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Re: st: fixed effect, autocorrelation heteroskedasticity


From   "Clive Nicholas" <clivelists@googlemail.com>
To   statalist@hsphsun2.harvard.edu
Subject   Re: st: fixed effect, autocorrelation heteroskedasticity
Date   Sun, 24 Aug 2008 00:32:00 +0100

David Jacobs replied to Ghislain Dutheil:

> Economists often use -xtgls- and manually enter the dummies for cases (and
> years if you need 2-way fixed effects).
>
> Another possibility is to use xtreg, fe and cluster on case id.  This will
> correct the t-values for serial correlation, but you probably don't have
> enough cases in each cross-section.  This approach might work if you enter
> less than about 10 explanatory variables, however.
>
> By the way, the -xtreg, fe- routine in Stata 10 will warn you if you've
> exceeded the limits on the number of explanatory variables when you cluster
> on case id and the matrix is not full rank. But Stata 8.2 will not.

Ghislain didn't make clear how her dependent variable is measured; I
shall assume it's continuous and without bounds.

She reported that in her dataset, N=14 and T=57. If by this, she means
that she only has 14 panel cases measured across 57 time-points
(assuming these are equally spaced), then I'm pretty sure that any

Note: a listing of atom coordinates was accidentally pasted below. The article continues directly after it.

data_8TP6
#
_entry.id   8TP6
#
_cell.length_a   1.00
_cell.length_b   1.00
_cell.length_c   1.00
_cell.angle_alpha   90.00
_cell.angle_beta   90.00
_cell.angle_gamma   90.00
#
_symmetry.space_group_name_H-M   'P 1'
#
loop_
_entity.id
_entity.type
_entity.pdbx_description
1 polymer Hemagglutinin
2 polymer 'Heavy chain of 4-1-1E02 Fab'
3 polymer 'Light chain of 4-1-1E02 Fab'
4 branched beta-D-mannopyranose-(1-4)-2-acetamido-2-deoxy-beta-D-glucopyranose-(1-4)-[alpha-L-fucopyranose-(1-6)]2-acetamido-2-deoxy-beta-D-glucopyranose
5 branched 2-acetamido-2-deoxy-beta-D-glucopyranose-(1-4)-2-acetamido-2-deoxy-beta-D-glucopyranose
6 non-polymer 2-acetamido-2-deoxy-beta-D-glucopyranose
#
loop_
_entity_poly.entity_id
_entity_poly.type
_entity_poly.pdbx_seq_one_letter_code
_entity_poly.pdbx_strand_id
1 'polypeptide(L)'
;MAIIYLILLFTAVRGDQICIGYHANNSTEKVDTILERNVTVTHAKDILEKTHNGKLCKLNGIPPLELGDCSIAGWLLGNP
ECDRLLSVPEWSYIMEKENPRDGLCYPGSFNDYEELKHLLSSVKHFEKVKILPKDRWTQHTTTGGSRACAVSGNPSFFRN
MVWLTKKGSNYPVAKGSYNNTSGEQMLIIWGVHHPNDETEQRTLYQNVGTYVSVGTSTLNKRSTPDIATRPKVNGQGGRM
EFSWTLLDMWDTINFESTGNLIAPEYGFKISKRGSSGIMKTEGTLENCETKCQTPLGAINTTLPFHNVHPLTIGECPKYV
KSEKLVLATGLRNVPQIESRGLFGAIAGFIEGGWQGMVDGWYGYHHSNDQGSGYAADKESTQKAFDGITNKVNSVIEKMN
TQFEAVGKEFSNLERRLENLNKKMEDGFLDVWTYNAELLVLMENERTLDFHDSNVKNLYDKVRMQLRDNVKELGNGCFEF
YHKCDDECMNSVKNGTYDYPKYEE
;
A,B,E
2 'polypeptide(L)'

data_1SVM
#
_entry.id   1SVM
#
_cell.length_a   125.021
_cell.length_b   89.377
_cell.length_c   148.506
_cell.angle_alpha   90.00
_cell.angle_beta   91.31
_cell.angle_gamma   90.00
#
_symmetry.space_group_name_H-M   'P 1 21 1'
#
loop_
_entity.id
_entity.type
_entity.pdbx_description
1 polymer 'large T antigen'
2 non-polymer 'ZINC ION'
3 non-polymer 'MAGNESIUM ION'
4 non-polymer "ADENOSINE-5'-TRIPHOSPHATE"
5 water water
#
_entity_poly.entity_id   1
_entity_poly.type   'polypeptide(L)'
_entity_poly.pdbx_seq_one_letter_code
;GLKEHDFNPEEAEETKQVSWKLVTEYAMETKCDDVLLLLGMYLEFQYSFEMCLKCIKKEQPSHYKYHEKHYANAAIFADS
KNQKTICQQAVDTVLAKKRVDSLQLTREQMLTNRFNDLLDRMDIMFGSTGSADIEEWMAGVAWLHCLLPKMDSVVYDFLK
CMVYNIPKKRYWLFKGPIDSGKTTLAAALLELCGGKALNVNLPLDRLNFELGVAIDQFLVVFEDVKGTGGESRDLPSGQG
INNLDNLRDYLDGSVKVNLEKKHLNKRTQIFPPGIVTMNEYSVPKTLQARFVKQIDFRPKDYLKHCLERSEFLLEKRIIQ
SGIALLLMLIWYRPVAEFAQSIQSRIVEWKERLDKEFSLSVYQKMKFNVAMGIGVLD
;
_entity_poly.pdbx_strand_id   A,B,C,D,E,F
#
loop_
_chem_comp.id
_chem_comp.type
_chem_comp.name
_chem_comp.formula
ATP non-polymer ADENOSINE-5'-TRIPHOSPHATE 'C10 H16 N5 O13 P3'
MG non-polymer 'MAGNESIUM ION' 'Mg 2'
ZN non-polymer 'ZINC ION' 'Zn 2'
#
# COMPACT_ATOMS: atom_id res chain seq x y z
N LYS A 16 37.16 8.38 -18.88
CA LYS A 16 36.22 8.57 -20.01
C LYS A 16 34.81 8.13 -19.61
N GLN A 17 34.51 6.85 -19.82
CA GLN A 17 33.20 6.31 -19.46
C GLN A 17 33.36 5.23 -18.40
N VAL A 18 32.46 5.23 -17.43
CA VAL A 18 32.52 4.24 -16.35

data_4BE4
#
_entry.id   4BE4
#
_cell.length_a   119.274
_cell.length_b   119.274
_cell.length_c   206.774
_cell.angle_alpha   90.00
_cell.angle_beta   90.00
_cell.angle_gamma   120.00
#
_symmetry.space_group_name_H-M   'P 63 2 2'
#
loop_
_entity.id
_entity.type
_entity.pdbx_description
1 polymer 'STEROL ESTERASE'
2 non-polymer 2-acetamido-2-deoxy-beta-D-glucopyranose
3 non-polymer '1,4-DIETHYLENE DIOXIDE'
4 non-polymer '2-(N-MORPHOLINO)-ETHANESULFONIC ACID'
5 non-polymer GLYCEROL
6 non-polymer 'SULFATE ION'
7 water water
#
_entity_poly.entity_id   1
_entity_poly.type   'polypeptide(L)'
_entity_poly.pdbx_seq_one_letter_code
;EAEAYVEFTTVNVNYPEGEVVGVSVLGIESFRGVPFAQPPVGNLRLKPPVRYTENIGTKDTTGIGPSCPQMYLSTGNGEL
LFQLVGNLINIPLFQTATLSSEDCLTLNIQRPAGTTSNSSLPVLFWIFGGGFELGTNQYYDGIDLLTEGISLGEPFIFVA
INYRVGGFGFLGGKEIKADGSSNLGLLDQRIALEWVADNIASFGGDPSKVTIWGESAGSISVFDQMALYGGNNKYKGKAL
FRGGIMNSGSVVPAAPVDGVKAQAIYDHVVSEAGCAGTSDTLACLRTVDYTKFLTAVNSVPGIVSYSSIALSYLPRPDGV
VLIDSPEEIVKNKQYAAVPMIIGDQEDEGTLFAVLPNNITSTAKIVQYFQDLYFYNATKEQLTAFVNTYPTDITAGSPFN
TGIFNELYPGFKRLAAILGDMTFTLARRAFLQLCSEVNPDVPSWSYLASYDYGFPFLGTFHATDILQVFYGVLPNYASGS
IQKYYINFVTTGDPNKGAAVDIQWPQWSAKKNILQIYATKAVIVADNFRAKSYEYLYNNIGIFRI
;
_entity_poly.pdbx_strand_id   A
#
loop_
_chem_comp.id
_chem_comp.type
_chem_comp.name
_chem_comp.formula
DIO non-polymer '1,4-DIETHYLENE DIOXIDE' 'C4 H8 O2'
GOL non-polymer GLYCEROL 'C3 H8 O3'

cross-sectional GLS estimates will likely be pretty unreliable as
compared to those reported in OLS-PCSE models. Indeed, this is the
very reason one would fit the latter kind of model to such data.

Nevertheless, I would suggest fitting all three models mentioned by
David to your data, -estout- the model output and then eyeball the
estimates across the columns to judge which model appears closest to
your theoretical expectations.

Hope that helps.

-- 
Clive Nicholas

[Please DO NOT mail me personally here, but at
<clivenicholas@hotmail.com>. Please respond to contributions I make in
a list thread here. Thanks!]

"My colleagues in the social sciences talk a great deal about
methodology. I prefer to call it style." -- Freeman J. Dyson.
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